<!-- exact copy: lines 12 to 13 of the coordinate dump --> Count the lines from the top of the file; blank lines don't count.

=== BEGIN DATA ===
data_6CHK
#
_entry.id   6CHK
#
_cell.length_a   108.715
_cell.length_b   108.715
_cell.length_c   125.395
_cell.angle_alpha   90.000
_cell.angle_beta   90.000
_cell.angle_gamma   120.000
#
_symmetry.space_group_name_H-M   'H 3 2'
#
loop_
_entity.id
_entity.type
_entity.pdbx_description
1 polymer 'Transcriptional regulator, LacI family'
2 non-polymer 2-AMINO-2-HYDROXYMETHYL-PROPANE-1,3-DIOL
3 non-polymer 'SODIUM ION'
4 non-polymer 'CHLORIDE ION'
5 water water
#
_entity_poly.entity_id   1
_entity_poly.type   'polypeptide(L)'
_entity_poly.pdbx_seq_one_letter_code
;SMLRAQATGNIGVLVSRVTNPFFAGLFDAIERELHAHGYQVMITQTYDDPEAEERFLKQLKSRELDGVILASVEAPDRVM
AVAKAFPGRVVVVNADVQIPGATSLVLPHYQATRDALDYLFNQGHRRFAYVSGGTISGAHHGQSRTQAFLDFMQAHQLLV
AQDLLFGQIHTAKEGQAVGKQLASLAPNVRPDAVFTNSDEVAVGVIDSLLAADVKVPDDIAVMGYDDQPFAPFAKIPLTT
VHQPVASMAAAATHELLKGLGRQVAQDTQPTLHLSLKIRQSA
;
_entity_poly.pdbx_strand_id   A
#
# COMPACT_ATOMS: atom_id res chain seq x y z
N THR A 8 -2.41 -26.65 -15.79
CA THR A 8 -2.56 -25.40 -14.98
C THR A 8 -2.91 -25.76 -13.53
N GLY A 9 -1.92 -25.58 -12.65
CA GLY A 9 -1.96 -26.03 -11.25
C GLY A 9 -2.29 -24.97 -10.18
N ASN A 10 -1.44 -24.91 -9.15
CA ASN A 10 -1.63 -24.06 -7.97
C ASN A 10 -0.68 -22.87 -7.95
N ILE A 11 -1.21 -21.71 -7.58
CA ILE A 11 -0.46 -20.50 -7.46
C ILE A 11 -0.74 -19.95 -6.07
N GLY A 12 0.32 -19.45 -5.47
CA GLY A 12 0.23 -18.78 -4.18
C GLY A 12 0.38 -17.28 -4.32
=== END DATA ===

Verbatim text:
_symmetry.space_group_name_H-M   'H 3 2'
#